It is often said that ITF in its curriculum lays undue stress on documentary photography. The reason evidently lies in the rather large number of eminent documentarists on its teaching staff, and also the long-term projects - The People of Hlučín Region in the 20th Century, Zlín and Its People and Ex Oriente Lux, where documentary photography predominated, as also numerous reportages of specialized graduates and students (from among these some have made quite a mark for themselves, e.g. Jiří Křenek, Evžen Sobek, Tomáš Pospěch, Miroslav Němeček, Vít Šimánek, Martin Popelář, David Boukal, Martin Stránský, Josef Horázný, Martin Štrba, Martin Říha, Lenka Šavrdová, Jozef Ondzik, Lucia Nimcová, Andrej Balco, Piotr Szymon, Grzegorz Dąbrowski, Rafał Milach, Grzegorz Klatka, Paweł Supernak, etc.). True, documentary photography is one of the strong points of ITF and attracts numerous students, e.g. from Slovakia and Poland where institutions of higher learning do not devote any extra attention to the teaching of photography. But ITF can boast of similar successes in a number of further domains of photography - e.g. that of the nude and portrait (Dita Pepe, Jiří Štencek, Jolana Havelková, Karel Špoutil, Filip Habart, Branislav Boba, Jakub Dąbrowski etc.), experimental creative photography (Igor Šefr, Vojtěch Sláma, Veronika Zapletalová, Barbora Kuklíková, Petra Benešová, Barbora Krejčová, Katarína Hanová, Miloš Vorel, Jan Horník, Marek Hrubý, Andrzej Górski), photographic poster (Magdalena Bartkiewicz) and so on. There is much room for improvement as regards results obtained so far in the domain of e.g. fashion and advertising photography, digital photography - that, however, is the weak point of the majority of Czech photographic schools and Czech photography in general.
Among ITF's successes, on the other hand, is the fact that the majority of its graduates do well in practical life - many of them work as freelance photographers or are attached to various advertising agencies as photo-reporters for daily papers or magazines (e.g. Mladá fronta Dnes, Lidové noviny, Instinkt, Xantypa, Gazeta Wyborcza, Polityka) or as teachers at university-grade and secondary schools having photography on their curriculum (such are, e.g. the university at Zlín, Ústí nad Labem and Trnava, the Faculty of Creative Art at the Technical University in Brno, the Academy of Creative Art in Katowi-ce, the State Academy of Drama, Film and Television in Łódź, the Secondary Art School in Ostrava where the entire teaching staff of the department of photography are graduates of ITF, etc.). Some of them also pursue curator work and history of photography.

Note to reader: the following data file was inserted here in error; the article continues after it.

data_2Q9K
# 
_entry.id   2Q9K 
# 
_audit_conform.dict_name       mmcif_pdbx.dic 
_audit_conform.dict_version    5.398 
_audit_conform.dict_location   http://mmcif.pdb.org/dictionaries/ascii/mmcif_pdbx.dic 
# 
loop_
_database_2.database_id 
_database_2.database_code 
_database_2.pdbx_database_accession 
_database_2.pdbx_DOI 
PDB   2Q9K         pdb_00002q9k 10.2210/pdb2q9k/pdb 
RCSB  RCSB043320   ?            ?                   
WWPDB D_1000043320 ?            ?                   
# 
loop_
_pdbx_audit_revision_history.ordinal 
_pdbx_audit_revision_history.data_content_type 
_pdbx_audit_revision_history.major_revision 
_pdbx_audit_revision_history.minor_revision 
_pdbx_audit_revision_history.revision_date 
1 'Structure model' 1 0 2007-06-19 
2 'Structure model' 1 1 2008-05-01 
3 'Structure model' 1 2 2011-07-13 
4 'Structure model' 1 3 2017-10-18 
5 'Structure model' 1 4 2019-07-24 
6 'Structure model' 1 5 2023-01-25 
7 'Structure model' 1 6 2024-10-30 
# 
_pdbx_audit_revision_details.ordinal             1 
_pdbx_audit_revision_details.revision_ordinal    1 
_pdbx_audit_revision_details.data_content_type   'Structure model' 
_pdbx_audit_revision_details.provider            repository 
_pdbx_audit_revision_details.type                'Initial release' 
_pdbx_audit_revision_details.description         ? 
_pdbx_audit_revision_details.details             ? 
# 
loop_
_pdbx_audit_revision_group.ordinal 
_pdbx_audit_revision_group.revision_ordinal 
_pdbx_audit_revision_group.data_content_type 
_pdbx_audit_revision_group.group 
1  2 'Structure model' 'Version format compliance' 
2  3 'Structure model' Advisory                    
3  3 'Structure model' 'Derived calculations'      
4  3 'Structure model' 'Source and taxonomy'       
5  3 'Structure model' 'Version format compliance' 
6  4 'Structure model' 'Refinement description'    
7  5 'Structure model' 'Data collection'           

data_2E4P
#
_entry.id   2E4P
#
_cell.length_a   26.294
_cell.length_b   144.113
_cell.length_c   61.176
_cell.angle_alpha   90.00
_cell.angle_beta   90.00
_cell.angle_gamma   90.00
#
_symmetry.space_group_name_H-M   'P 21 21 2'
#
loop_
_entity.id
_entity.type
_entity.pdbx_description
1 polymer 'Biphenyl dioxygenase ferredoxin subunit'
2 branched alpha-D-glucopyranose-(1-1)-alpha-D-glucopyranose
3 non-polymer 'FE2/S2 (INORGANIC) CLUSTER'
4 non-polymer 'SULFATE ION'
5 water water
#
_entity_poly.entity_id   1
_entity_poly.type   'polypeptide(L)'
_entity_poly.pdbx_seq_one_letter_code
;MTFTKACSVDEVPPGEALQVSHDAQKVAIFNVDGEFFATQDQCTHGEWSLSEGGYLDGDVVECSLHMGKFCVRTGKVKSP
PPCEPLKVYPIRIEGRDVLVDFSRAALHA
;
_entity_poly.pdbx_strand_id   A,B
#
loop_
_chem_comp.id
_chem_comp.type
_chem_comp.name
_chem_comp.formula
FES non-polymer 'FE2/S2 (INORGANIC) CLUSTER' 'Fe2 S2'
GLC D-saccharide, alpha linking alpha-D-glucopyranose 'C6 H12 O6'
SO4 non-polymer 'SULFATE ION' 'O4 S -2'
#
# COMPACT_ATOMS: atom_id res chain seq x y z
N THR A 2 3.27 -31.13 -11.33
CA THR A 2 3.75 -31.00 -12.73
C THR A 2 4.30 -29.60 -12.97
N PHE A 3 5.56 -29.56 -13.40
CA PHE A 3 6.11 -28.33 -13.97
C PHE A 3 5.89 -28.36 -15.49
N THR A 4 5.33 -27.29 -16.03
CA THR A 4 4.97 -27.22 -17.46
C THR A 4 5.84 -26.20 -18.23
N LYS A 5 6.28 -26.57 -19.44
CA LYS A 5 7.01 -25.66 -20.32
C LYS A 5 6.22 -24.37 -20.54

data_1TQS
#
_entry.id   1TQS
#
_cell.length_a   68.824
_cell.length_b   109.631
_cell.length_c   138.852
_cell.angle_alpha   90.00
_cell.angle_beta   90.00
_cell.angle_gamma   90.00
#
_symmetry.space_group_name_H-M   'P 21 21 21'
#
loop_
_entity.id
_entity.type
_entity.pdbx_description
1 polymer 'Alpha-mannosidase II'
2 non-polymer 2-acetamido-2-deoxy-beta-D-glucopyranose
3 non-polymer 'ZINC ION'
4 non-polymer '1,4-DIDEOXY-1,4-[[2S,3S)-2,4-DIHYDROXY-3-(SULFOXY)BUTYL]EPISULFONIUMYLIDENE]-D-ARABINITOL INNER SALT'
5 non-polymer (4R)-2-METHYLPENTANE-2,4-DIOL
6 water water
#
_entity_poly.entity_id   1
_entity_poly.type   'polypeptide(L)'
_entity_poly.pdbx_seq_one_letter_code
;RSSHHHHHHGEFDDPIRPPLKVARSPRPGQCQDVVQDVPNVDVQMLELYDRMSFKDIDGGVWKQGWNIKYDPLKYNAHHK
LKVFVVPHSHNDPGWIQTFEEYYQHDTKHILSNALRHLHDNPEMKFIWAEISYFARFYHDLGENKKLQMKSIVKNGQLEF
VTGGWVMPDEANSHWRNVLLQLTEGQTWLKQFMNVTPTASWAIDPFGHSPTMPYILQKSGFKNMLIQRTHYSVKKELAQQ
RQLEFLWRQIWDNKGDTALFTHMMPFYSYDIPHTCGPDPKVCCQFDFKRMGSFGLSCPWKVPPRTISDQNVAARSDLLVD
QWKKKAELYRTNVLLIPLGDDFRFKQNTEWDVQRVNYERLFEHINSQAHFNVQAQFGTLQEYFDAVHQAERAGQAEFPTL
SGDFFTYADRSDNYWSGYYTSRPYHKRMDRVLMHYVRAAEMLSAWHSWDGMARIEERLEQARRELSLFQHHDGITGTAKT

ITF students gained numerous distinctions - such as Evžen Sobek who won the Grand Prix at the international contest for young photographers Mio Photography in Osaka where he also had his exhibition, Rafał Milach and Martin Říha who won the 2nd and 3rd prize, respectively in the same competition, Dita Pepe-Hornsteinová and Jan Vaca were awarded the Kodak Prize for young photographers in Germany and had a solo exhibition at Photokina Cologne; in the competition Czech Press Photo, Jiří Křenek won the grant of the mayor of Prague, while Jozef Ondzik and Lucia Nimcová won that of the Institute for Public Affairs in Bratislava, etc.

For the time being, teaching at the ITF is conducted only in Czech. However, among present-day and former students of the ITF we would find, besides numerous groups from Slovakia (19 students in the school year 2002-2003) and from Poland (a total of 20 students), also smaller groups and individuals from Germany, Italy, Ireland, France, Switzerland, the U.S.A., Russia, Belarus, Ukraine, Croatia and Serbia who already knew Czech or, learnt it. From among all the schools abroad, ITF entertained the closest contacts with the Department of Photography at the Academy of Fine Arts in Poznań which took over in a large measure ITF's teaching programme for its own correspondence and external courses. In 2002, the Silesian Uni-versity signed an agreement with this institution on cooperation that crowned the past intensive mutual visits by groups of teachers and students and exchange of materials and exhibitions (e.g.,a series of exhibitions by teachers, students and ITF graduates were installed at the former imperial palace in Poznań, while works by Poznań students were put on view at the Silesian Regional Museum in Opava; the Ostrava Gallery Opera played host to a retrospective of the founder of the Poznań Department of Photo-graphy Prof. Stefan Wojnecki). Members of the ITF teaching staff often hold photogra-phic workshops abroad and take an active part in congresses and symposia on photography, or act as curators at photographic exhibitions; quite a number of their books have appeared abroad.

From among all Czech photographic schools, the Institute of creative photography boasts of the most extensive and publishing activity. For many years now, it has prepared programmes of photographic exhibitions for the Gallery Opera at the National Moravian-Silesian Theatre in Ostrava where it puts on view exhibitions of foremost Czech and foreign photographers (e.g. René Burr, Martin Parr, Paul den Hollander, Martin Kollár, Andrej Bán, Josef Koudelka, Václav Chochola, Miloň Novotný, Dana Kyndrová, Jan Šibík), thematic exhibitions (Bitter Years - Europe 1939-1947 Through the Eyes of Czech Photographers, Czech Photography of the 1990s, Speedily through the Czech World, The Young Slovak Photography, and also exhibitions by its students.

As of this year, it is preparing in a similar manner a programme Cabinet of Photography for the Art House in Opava. It has likewise installed numerous further exhibitions, e.g. at the Months of Photo-graphy in Bratislava, in Moscow and Kiev, at the International Photo-graphic Days in Herten or in various museums and galleries in Prague, Brno, Olomouc, České Budějovice, Cheb, Würzburg, Mu-nich, Aachen, Paris, Poprad, Katowice, Wrocław, Białystok, Vilnius, Kaunas and elsewhere. It also published a series of lecture notes (most recently a Reader from the Theory of Photography, compiled by Aleš Kuneš and Tomáš Pospěch), a bulletin: Listy o fotografii bringing in abundant material on the history of and contemporary photography, theory of photography or photographic pedagogy and is also distributed in Slovakia and Poland; then, the web journal, publishing topical reviews of exhibitions and books, rather extensive theoretical treatises and some students' seminar works. All that goes to show that the Institute of Creative Photography, after just thirteen short years of attachment to the Silesian University, now belongs among well-established and respected photographic schools and is known to professionals far beyond the frontiers of the Czech Republic.

Vladimír Birgus